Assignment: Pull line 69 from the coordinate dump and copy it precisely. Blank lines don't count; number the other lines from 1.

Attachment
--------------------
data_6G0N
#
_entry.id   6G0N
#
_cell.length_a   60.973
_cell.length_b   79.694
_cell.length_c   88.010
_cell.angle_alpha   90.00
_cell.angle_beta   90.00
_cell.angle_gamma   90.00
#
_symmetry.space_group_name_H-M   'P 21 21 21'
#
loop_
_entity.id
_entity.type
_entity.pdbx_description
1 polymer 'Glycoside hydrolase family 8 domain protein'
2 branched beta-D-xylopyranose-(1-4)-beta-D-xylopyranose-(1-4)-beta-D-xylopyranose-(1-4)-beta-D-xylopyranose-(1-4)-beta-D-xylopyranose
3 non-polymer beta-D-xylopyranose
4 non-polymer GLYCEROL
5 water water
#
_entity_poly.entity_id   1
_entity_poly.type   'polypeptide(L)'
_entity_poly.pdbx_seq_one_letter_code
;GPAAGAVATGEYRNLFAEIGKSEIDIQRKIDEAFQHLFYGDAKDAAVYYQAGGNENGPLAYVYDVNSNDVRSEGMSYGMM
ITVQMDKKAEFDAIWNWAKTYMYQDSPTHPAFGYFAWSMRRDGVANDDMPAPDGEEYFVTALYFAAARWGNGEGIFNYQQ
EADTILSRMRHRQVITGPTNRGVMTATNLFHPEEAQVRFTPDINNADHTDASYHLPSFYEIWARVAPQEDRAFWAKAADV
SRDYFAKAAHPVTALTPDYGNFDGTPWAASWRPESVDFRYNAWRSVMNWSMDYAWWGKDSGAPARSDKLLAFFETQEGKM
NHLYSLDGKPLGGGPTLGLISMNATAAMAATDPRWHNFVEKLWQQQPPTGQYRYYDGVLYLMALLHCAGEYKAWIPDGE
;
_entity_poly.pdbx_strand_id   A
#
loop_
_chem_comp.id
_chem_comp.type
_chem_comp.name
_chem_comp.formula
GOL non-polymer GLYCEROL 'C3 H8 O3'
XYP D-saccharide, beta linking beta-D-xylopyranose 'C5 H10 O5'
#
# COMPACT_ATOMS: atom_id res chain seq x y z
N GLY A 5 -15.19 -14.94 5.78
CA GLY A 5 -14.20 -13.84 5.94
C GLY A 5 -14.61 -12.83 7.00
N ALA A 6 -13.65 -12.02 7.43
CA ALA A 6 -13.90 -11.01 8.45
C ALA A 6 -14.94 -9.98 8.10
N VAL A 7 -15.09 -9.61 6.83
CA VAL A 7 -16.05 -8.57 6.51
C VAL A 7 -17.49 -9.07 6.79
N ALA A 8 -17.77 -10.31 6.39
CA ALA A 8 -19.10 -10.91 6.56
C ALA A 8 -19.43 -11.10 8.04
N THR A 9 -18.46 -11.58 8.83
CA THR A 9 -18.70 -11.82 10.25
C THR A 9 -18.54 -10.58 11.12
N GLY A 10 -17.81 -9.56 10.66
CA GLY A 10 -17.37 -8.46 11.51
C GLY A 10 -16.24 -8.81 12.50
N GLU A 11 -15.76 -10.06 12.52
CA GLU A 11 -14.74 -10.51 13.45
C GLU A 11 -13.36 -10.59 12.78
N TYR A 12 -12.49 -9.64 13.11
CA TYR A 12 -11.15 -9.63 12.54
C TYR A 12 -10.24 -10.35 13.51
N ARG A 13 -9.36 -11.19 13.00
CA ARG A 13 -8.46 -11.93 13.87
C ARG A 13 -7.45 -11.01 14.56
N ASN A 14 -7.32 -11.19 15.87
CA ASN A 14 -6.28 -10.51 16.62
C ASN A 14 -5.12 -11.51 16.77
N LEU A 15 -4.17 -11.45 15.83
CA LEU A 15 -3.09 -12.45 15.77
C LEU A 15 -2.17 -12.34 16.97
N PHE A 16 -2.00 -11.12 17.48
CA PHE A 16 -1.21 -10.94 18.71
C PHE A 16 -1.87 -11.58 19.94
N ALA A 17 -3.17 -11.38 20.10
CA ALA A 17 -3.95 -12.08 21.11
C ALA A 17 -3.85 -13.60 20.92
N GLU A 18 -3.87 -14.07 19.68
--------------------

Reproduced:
CA ARG A 13 -8.46 -11.93 13.87